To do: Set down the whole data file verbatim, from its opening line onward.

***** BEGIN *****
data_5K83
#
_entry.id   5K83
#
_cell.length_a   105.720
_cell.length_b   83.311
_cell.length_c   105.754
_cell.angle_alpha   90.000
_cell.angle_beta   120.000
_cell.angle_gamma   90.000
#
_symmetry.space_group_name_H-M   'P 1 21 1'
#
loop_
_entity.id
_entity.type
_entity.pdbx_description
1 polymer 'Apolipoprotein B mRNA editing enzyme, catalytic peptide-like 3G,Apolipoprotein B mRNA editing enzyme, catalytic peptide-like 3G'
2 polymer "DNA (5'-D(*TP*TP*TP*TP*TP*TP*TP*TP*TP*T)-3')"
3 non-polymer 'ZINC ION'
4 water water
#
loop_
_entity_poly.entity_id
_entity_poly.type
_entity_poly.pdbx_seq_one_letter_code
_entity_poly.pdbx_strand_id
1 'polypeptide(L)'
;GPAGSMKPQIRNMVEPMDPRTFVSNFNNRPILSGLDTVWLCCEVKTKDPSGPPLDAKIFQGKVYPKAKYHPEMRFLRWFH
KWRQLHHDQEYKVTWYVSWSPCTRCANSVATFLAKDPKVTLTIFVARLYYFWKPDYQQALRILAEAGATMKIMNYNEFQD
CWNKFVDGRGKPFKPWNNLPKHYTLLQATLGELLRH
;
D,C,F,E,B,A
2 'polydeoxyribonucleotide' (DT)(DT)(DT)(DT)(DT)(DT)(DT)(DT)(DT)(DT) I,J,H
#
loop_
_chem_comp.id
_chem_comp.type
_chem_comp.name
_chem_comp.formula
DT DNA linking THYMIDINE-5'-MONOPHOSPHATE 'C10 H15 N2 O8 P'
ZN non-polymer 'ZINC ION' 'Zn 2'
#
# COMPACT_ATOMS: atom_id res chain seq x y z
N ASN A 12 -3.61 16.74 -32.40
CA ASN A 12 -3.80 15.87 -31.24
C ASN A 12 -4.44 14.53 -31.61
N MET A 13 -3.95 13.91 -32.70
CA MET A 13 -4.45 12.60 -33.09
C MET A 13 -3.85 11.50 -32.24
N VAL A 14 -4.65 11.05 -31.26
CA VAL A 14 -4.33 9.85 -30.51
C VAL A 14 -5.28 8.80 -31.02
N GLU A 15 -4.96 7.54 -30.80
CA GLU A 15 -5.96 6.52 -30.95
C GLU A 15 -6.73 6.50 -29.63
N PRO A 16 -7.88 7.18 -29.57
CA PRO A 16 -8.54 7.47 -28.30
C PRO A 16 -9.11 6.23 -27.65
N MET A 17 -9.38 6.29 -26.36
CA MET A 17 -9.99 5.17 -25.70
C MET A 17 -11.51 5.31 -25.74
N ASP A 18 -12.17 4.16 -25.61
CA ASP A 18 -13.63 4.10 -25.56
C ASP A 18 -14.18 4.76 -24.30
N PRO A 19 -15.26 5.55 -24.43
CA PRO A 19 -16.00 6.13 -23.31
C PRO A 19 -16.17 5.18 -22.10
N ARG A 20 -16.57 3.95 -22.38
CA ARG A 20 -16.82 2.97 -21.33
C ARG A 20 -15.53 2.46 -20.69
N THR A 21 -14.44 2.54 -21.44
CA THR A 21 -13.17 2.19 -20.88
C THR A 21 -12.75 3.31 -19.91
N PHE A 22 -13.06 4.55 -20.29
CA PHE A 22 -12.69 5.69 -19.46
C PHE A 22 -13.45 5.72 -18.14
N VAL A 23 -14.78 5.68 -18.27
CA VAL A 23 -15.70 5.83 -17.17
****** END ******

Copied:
data_5K83
#
_entry.id   5K83
#
_cell.length_a   105.720
_cell.length_b   83.311
_cell.length_c   105.754
_cell.angle_alpha   90.000
_cell.angle_beta   120.000
_cell.angle_gamma   90.000
#
_symmetry.space_group_name_H-M   'P 1 21 1'
#
loop_
_entity.id
_entity.type
_entity.pdbx_description
1 polymer 'Apolipoprotein B mRNA editing enzyme, catalytic peptide-like 3G,Apolipoprotein B mRNA editing enzyme, catalytic peptide-like 3G'
2 polymer "DNA (5'-D(*TP*TP*TP*TP*TP*TP*TP*TP*TP*T)-3')"
3 non-polymer 'ZINC ION'
4 water water
#
loop_
_entity_poly.entity_id
_entity_poly.type
_entity_poly.pdbx_seq_one_letter_code
_entity_poly.pdbx_strand_id
1 'polypeptide(L)'
;GPAGSMKPQIRNMVEPMDPRTFVSNFNNRPILSGLDTVWLCCEVKTKDPSGPPLDAKIFQGKVYPKAKYHPEMRFLRWFH
KWRQLHHDQEYKVTWYVSWSPCTRCANSVATFLAKDPKVTLTIFVARLYYFWKPDYQQALRILAEAGATMKIMNYNEFQD
CWNKFVDGRGKPFKPWNNLPKHYTLLQATLGELLRH
;
D,C,F,E,B,A
2 'polydeoxyribonucleotide' (DT)(DT)(DT)(DT)(DT)(DT)(DT)(DT)(DT)(DT) I,J,H
#
loop_
_chem_comp.id
_chem_comp.type
_chem_comp.name
_chem_comp.formula
DT DNA linking THYMIDINE-5'-MONOPHOSPHATE 'C10 H15 N2 O8 P'
ZN non-polymer 'ZINC ION' 'Zn 2'
#
# COMPACT_ATOMS: atom_id res chain seq x y z
N ASN A 12 -3.61 16.74 -32.40
CA ASN A 12 -3.80 15.87 -31.24
C ASN A 12 -4.44 14.53 -31.61
N MET A 13 -3.95 13.91 -32.70
CA MET A 13 -4.45 12.60 -33.09
C MET A 13 -3.85 11.50 -32.24
N VAL A 14 -4.65 11.05 -31.26
CA VAL A 14 -4.33 9.85 -30.51
C VAL A 14 -5.28 8.80 -31.02
N GLU A 15 -4.96 7.54 -30.80
CA GLU A 15 -5.96 6.52 -30.95
C GLU A 15 -6.73 6.50 -29.63
N PRO A 16 -7.88 7.18 -29.57
CA PRO A 16 -8.54 7.47 -28.30
C PRO A 16 -9.11 6.23 -27.65
N MET A 17 -9.38 6.29 -26.36
CA MET A 17 -9.99 5.17 -25.70
C MET A 17 -11.51 5.31 -25.74
N ASP A 18 -12.17 4.16 -25.61
CA ASP A 18 -13.63 4.10 -25.56
C ASP A 18 -14.18 4.76 -24.30
N PRO A 19 -15.26 5.55 -24.43
CA PRO A 19 -16.00 6.13 -23.31
C PRO A 19 -16.17 5.18 -22.10
N ARG A 20 -16.57 3.95 -22.38
CA ARG A 20 -16.82 2.97 -21.33
C ARG A 20 -15.53 2.46 -20.69
N THR A 21 -14.44 2.54 -21.44
CA THR A 21 -13.17 2.19 -20.88
C THR A 21 -12.75 3.31 -19.91
N PHE A 22 -13.06 4.55 -20.29
CA PHE A 22 -12.69 5.69 -19.46
C PHE A 22 -13.45 5.72 -18.14
N VAL A 23 -14.78 5.68 -18.27
CA VAL A 23 -15.70 5.83 -17.17